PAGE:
Very similar to a Seiko/Orient, isn't it?
 

·
Registered
Joined
·
3,997 Posts
Hi Roland ,
Well done on your successful search . I bought a Benrus from India for my son. Naturally it was a redial but that watch is solid. He often takes the back off just to watch the balance play. For only $10.00 so great value. I do look at some of their sellers and would buy from India again but as always ... caveat emptor.
Regards,
 

·
Registered
Joined
·
3,819 Posts
Discussion Starter #6
Hi Adam,

It is also known for great things - like Mahatma Gandhi
Could you have had a rather sensitive egg for breakfast?

This is a watch forum, and nobody argues that Swiss bank business degrades watch industry to peanuts. It is a fact that the India old-watch business is dominated by funky cadavers. What I wanted to point out (by far not the first time) is: Click further if you meet such trash, but don't click further if you read India as origin.

I even don't blame the sellers of such stuff. The majority clearly describe what they sell, recycle what they get for cheap in huge quantities, and supply an obvious demand. People have the right to love these gaudy things, but should consider that rust doesn't stop if it reaches gears an pivots.

On the other hand, air conditioned bureaus are not unknown in India, and together with the huge population this guaranties that a reasonable quantity of watches age in honors. And if you focus to less known Japanese brands, or some Swiss makers who had good connections to this big market, you can't miss out this source.

Regards, Roland Ranfft

(.... still hoping that his home country is not reduced to trash separation and an imported psychopath with tiny drop catcher under his nose)
 

·
Registered
Joined
·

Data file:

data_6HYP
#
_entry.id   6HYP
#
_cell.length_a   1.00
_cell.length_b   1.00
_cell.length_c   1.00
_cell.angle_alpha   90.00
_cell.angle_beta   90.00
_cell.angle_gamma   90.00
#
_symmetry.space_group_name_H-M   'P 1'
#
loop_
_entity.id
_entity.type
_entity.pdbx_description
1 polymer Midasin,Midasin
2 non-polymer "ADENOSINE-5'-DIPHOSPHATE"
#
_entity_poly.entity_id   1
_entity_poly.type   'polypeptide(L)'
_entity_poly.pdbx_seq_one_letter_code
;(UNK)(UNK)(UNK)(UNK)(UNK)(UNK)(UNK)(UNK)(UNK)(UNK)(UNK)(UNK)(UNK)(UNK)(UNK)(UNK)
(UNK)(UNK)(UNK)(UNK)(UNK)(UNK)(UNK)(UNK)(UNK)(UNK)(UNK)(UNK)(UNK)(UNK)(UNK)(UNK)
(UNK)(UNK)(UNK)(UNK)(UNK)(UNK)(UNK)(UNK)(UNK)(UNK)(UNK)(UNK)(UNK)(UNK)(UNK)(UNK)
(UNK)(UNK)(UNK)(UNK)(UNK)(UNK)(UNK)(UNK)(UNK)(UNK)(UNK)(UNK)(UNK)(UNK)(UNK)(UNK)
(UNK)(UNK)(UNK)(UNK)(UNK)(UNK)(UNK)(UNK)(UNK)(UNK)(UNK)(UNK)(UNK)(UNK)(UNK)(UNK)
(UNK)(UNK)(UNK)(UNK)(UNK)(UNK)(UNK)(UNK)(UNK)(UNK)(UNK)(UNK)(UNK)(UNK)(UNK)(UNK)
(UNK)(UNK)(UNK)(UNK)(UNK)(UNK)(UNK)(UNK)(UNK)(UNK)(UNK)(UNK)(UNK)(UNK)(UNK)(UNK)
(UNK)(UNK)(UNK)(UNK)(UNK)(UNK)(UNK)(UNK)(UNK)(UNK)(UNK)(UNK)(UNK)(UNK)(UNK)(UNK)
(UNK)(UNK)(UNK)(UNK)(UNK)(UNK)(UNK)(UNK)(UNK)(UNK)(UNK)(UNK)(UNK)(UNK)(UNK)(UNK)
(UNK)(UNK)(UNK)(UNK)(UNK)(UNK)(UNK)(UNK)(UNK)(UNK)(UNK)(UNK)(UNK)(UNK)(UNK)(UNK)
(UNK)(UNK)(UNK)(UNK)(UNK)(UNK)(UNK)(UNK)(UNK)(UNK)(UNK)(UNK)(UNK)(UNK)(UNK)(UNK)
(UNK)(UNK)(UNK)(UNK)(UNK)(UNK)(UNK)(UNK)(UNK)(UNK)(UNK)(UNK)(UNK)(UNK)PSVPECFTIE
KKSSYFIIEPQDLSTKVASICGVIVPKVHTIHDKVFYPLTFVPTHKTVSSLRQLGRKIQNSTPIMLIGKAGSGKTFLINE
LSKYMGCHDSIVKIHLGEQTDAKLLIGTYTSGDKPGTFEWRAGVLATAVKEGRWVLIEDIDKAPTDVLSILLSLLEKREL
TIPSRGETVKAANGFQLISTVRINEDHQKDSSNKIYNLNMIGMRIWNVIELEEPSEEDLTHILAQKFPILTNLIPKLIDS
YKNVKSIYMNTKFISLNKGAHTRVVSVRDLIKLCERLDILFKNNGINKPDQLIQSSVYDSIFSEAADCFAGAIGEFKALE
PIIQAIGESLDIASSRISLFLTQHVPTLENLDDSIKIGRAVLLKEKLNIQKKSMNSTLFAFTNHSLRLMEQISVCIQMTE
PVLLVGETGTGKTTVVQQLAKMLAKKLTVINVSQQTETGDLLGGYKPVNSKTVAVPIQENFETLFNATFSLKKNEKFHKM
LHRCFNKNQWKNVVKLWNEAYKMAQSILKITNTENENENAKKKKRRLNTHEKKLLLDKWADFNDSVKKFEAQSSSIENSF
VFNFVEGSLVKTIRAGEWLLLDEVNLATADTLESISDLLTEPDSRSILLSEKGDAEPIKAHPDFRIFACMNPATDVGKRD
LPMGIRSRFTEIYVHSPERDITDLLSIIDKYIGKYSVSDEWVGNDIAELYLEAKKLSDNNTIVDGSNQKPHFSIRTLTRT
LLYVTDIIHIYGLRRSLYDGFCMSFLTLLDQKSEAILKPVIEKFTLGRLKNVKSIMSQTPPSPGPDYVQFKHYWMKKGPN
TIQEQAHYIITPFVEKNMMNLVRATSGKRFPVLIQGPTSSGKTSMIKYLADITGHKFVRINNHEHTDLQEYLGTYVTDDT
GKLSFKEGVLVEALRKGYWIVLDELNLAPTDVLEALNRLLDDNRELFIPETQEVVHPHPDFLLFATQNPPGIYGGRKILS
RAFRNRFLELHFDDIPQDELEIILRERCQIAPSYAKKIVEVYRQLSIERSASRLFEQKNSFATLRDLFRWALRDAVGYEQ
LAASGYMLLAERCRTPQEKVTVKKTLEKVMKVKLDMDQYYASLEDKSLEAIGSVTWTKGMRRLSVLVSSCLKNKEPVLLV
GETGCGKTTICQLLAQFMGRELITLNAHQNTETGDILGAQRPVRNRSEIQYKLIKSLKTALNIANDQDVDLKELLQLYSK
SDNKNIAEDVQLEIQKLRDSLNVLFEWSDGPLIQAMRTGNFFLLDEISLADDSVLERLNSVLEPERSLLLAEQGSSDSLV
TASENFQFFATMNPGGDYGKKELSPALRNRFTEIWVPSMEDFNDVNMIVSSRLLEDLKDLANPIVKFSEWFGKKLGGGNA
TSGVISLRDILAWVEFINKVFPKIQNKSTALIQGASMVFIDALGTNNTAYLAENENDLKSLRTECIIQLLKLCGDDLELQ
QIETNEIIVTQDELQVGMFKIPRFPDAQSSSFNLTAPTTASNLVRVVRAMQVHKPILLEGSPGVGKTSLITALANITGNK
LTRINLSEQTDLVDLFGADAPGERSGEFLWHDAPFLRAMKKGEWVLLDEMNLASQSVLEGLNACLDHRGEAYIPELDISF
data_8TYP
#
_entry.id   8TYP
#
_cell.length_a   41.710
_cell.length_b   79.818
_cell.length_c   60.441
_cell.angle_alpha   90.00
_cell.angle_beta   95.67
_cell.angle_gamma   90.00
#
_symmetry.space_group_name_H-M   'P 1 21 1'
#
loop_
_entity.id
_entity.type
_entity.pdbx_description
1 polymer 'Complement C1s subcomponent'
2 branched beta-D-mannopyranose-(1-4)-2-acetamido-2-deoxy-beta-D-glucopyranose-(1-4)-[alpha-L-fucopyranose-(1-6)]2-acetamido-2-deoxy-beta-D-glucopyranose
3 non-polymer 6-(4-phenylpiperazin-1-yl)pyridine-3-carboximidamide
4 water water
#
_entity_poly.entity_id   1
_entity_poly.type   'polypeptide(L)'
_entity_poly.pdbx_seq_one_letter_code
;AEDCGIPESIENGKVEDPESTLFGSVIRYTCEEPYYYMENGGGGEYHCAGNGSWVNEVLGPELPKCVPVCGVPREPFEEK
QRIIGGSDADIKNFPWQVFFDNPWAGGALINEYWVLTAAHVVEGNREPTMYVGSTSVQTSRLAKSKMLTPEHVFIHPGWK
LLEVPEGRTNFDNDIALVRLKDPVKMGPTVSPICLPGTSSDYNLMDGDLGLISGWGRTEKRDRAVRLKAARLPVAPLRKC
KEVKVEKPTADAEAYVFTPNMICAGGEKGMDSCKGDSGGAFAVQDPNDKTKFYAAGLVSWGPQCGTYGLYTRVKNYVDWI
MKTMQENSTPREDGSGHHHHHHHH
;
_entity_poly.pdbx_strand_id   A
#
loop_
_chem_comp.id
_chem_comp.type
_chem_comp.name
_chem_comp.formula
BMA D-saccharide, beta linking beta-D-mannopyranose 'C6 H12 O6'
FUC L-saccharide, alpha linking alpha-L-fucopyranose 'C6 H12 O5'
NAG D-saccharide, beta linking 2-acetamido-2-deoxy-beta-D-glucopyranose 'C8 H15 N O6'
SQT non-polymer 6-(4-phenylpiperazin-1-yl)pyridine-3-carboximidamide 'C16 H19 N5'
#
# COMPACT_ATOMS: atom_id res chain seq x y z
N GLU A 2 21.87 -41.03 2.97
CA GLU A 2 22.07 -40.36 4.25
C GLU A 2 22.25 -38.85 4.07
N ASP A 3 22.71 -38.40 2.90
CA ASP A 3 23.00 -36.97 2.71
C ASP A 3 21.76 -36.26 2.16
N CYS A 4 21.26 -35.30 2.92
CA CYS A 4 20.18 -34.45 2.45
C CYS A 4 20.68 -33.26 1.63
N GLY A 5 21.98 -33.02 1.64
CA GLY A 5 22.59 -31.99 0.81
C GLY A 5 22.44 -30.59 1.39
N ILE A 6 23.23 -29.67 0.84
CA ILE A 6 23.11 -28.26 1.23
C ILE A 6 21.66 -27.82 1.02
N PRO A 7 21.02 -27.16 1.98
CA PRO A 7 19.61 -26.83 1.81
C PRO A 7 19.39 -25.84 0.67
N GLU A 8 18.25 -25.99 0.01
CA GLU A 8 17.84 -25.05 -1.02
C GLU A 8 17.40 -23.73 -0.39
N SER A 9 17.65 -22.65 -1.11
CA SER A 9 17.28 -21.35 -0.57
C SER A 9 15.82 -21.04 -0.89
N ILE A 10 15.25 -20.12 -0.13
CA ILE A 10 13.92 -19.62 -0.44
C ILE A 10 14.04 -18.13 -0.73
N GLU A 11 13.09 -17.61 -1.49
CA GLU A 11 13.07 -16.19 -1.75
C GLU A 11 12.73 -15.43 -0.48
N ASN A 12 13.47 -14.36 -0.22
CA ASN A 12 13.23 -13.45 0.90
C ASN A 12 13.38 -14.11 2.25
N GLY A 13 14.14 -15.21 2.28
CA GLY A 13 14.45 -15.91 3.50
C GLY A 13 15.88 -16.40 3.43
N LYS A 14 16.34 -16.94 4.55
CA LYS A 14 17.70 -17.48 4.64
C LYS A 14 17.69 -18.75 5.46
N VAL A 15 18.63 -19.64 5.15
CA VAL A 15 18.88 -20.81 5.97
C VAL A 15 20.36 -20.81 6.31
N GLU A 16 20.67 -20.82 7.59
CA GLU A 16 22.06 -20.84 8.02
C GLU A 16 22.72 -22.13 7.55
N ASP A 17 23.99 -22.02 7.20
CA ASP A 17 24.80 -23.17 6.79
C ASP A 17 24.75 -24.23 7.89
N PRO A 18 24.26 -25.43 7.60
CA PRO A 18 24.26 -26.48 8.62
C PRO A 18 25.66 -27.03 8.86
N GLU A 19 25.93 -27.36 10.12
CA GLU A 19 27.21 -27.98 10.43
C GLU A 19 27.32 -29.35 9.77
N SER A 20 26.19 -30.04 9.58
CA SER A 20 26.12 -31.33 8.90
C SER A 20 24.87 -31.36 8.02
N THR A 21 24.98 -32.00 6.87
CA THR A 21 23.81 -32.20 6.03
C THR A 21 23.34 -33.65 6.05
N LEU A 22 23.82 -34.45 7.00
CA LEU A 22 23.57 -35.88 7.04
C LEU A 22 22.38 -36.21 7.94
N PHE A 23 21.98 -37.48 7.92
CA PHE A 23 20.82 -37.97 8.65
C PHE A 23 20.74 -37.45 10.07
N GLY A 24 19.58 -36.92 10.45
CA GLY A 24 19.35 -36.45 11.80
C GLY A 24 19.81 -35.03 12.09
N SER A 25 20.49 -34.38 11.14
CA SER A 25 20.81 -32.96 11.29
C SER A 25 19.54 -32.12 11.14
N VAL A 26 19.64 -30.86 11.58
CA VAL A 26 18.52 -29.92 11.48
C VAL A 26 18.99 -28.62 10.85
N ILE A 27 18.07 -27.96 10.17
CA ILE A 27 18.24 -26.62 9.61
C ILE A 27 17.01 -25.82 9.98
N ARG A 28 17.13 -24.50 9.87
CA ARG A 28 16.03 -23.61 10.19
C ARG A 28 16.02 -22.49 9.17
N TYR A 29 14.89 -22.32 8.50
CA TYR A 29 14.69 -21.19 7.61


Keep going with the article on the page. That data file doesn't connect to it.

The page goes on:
994 Posts
How did this one escape without improvements? Heads are going to roll........


On a serious note, I read on another thread that in the past (mostly in the US) it was common to have one's watch redialed to make it look new with minimum expense. Not sure how accurate this information is but this would be the thought behind the gaudy watches that come out of here. Of course, there are those lured by quick profits as well.
 

·
Mod. Russian, China Mech.
Joined
·
18,200 Posts
For those who are interested in Ricoh watches and looking at Indian auctions, it is worth noting that the majority on offer are hand-winding models which seem to be made in India with Japanese movement parts, whereas the automatics are probably imported from Japan. I might be misunderstanding the general situation, and certainly not making a value judgement between the two, but I thought it was worth pointing out to the curious. The idea of an India-only model of a Japanese brand is quite appealing to me so some reason.
 

·
Registered
Joined
·
2,784 Posts
(...) But, don't worry, I think the world has more or less forgotten.
Oh, has it? I don't think so...

Anyway - back to Ricohs. Roland, you could have asked me - two Automatics with (I believe) the Ricoh cal. 61: